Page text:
I am sending this Weekend Reading newsletter on a Monday morning, but it is still a newsletter meant for the weekend. Let it sit in your inbox for the week, if you’d like; let it percolate and open itself up to you when you are ready, when the world has eased itself up on you for a few minutes.
My memory is spotty these days, but I’m pretty sure the first sculpture of Atlas I ever saw was Lee Lawrie’s bronze interpretation at the Rockefeller Center in New York. I was young, but I remember the symbolism clearly: here was a person who was carrying the world on his shoulders, and doing it without complaint.
Atlas was, of course, condemned to hold up the sky on his shoulders by Zeus after the Titanomachy. Since then, Atlas has borne the weight of the heavens, has endured the heaviness of the world without letting up, even once.
I’ve been thinking a lot about Atlas recently, and how he bears his condemnation without saying a word. I’ve been thinking about how it has felt, especially over the past two months, that I have been bearing the weight of the world on my shoulders, and that I do not have the strength of Atlas: the weight has become to heavy to hold, and I am crippling underneath it.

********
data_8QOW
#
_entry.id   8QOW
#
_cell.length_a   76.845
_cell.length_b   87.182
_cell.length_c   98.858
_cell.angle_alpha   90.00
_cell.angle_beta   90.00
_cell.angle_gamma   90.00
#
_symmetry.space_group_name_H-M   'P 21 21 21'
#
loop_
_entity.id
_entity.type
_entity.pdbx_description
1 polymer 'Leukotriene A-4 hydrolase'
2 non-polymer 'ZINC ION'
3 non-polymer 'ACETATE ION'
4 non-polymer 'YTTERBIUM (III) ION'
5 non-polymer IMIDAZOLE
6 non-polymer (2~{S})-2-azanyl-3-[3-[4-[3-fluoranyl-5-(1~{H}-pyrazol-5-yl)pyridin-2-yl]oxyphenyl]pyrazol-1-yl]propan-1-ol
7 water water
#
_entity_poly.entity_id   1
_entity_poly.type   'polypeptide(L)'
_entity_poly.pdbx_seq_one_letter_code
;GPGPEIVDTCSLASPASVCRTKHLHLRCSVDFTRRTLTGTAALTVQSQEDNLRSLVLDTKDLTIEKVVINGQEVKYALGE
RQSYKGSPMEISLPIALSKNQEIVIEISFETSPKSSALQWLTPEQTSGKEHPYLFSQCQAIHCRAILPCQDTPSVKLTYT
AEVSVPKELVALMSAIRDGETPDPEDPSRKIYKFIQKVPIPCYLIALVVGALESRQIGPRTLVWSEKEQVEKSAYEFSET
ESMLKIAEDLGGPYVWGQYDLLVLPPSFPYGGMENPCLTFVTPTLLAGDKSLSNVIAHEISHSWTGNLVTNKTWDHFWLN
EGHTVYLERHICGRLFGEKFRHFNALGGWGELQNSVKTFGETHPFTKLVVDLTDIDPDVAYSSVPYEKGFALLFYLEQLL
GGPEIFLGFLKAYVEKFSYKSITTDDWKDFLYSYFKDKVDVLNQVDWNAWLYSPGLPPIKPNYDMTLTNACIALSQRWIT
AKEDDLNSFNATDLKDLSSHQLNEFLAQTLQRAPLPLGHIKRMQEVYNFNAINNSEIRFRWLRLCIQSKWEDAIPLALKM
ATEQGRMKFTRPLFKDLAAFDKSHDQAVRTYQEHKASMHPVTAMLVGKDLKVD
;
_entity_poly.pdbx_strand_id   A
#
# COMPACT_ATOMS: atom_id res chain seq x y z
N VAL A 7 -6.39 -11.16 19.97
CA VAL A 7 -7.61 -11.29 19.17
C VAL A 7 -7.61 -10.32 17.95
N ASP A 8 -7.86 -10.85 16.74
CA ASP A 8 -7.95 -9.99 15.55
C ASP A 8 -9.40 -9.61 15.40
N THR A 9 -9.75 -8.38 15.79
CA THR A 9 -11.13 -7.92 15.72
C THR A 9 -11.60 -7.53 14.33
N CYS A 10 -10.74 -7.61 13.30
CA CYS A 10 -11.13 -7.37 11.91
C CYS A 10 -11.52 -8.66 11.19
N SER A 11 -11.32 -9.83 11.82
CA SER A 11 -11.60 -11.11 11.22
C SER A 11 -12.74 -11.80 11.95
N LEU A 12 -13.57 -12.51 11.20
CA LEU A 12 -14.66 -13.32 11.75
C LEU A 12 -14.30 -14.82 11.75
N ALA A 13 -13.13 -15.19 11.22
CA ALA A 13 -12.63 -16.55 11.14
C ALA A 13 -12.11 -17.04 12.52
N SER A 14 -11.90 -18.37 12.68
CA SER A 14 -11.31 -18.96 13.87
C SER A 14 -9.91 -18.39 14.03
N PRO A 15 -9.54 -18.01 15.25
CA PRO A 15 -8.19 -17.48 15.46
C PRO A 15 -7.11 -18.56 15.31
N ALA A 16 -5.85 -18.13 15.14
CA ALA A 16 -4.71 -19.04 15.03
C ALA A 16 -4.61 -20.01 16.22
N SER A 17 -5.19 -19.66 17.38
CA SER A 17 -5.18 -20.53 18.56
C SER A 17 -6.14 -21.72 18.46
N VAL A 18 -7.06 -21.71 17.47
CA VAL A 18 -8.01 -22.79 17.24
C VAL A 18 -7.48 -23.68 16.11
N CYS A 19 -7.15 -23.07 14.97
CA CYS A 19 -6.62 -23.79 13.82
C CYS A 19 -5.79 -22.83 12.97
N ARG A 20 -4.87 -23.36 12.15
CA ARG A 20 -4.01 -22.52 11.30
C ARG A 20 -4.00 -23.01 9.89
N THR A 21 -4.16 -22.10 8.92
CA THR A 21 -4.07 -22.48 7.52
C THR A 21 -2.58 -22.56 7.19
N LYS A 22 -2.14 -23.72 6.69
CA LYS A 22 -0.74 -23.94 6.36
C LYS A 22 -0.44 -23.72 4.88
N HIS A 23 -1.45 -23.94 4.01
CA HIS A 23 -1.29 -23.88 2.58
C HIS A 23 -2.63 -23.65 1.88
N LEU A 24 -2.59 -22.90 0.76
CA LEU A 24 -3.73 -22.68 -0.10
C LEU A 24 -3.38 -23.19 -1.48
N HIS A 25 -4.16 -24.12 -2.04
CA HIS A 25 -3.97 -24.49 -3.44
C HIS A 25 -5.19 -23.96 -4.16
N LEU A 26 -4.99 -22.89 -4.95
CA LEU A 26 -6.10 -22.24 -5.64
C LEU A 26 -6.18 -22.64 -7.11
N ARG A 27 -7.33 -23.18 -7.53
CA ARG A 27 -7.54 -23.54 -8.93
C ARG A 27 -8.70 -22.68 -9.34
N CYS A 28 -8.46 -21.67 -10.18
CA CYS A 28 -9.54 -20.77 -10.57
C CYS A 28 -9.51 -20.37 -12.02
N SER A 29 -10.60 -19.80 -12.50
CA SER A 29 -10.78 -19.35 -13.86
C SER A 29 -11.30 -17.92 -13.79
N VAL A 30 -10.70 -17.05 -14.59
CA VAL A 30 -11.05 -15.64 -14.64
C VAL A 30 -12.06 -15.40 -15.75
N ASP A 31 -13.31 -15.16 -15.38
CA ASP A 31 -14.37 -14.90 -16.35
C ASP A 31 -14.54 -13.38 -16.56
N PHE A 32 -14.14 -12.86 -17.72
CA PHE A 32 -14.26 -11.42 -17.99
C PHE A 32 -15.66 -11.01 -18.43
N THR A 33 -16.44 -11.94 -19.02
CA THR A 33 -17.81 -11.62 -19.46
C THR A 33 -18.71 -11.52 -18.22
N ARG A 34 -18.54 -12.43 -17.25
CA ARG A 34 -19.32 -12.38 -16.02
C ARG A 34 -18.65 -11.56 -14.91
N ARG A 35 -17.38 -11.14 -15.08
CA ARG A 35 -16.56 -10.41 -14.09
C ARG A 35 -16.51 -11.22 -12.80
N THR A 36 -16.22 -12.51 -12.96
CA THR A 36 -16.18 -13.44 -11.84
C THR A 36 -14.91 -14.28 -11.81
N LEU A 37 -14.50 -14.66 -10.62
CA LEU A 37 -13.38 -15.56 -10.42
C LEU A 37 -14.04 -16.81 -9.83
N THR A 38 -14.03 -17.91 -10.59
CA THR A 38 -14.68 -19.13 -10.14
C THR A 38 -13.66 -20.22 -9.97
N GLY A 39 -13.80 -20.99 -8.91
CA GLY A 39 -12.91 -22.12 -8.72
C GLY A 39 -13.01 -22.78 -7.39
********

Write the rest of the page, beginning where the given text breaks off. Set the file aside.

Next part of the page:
There was one sculpture of Atlas that I once saw, I can’t remember where, where I was able to gaze deep into his eyes. In those eyes, I saw a perseverance, a determination to carry the weight of the world; I also saw a a resignation, a realization that this is the life he now has, and if he slips even just a little, the world will come crashing down and everything will be lost.
The analogy isn’t perfect—I have not been condemned by Zeus, after all—but these days I feel like Atlas, and unlike the Titan, for me the world is getting too heavy, and I am slipping. For the next few months, I’ll be working on finding my feet, and finding my strength again. Until then, thank you all for taking the world off my shoulders, and for carrying this weight for me.
Driving to Town Late to Mail a Letter
It is a cold and snowy night. The main street is deserted.
The only things moving are swirls of snow.